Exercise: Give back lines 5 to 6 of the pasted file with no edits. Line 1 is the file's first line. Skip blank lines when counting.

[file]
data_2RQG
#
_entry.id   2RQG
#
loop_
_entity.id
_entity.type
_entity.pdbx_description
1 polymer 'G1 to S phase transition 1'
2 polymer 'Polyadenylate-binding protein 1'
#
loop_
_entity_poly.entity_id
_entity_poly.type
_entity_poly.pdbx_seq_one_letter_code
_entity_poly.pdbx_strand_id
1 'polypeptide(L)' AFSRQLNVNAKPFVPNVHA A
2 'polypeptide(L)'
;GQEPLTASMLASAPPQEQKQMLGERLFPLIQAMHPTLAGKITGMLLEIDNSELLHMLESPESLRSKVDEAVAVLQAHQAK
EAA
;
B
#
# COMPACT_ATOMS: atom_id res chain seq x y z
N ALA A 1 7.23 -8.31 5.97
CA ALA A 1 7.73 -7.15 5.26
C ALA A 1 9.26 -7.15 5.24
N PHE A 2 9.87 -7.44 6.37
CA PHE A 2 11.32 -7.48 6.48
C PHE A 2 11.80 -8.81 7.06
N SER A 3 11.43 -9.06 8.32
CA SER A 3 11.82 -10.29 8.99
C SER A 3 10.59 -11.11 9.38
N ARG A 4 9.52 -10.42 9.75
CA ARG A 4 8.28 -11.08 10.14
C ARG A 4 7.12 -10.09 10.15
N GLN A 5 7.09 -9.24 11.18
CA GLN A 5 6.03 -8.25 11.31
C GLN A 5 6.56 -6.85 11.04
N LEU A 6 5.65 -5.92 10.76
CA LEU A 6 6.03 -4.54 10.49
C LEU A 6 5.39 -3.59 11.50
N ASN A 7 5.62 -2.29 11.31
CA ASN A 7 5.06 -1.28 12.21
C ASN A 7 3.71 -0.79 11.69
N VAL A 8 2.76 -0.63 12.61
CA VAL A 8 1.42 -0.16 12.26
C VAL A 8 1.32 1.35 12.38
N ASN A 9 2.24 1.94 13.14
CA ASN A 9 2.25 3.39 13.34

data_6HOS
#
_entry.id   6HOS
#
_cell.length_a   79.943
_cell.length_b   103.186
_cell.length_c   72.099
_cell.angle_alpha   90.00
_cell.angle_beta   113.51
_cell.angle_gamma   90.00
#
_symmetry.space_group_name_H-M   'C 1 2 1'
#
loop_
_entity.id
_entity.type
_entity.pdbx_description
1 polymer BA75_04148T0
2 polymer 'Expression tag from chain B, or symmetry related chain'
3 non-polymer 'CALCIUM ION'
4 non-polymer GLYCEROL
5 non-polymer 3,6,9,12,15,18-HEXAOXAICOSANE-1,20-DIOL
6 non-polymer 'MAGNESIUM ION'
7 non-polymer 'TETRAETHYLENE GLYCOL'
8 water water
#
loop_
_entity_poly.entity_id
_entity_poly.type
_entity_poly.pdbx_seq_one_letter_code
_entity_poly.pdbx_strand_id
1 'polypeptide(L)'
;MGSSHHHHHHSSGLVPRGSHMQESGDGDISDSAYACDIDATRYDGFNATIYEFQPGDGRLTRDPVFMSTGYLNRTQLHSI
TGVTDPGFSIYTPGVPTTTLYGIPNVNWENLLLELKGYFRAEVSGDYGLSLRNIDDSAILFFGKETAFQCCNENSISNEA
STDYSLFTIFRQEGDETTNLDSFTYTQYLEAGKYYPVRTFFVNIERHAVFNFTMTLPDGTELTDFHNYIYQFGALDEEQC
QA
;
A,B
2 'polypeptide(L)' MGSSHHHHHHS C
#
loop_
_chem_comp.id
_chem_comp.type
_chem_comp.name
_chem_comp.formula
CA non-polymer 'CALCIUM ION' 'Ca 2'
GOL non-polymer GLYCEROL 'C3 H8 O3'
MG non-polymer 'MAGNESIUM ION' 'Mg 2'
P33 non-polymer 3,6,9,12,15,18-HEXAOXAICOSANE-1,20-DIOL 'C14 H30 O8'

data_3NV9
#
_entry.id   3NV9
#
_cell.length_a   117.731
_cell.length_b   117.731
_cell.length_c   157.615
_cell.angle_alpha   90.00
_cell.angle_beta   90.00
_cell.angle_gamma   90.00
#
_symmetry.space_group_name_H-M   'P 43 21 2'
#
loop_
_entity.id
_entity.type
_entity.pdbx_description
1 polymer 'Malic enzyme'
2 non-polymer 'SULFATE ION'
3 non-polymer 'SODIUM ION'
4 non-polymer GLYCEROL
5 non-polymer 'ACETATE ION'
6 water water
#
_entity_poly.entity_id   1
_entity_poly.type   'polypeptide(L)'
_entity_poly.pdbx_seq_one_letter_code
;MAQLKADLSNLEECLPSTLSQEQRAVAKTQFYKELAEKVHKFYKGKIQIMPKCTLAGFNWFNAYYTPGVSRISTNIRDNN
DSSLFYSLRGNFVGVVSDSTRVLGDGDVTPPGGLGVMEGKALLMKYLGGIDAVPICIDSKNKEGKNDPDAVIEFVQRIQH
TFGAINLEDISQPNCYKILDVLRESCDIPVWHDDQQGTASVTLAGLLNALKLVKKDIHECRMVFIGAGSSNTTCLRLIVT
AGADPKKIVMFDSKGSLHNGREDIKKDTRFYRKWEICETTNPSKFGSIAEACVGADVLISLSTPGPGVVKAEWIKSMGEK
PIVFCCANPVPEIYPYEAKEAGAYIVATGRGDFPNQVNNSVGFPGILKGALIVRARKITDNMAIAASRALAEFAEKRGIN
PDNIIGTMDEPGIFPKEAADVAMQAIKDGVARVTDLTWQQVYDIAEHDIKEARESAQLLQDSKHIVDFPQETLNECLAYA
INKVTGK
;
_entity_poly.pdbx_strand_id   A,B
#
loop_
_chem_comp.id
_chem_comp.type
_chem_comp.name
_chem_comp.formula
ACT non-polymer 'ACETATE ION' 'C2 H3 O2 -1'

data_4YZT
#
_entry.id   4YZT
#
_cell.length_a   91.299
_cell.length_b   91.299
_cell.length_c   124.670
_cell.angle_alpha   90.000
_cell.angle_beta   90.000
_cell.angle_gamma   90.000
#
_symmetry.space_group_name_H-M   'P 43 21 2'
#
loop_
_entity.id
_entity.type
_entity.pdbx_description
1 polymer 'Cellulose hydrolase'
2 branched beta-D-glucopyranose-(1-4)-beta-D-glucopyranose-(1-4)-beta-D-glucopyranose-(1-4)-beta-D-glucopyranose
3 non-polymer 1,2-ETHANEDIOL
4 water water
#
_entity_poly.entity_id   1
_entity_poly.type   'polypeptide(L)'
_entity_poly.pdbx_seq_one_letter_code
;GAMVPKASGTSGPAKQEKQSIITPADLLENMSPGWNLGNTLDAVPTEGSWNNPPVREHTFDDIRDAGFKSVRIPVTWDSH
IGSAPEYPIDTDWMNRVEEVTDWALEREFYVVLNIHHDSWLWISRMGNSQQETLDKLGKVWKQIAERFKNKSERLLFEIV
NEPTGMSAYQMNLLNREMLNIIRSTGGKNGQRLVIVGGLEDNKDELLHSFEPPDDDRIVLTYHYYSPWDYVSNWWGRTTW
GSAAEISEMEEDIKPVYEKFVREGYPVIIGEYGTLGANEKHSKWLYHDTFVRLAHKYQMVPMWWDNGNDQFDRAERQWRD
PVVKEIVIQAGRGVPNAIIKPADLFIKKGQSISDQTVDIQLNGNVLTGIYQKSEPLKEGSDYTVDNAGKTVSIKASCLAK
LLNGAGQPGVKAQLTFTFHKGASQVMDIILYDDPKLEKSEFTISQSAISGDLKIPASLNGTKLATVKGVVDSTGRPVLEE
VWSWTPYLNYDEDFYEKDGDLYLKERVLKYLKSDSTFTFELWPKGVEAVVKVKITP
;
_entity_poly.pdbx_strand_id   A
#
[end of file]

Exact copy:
loop_
_entity.id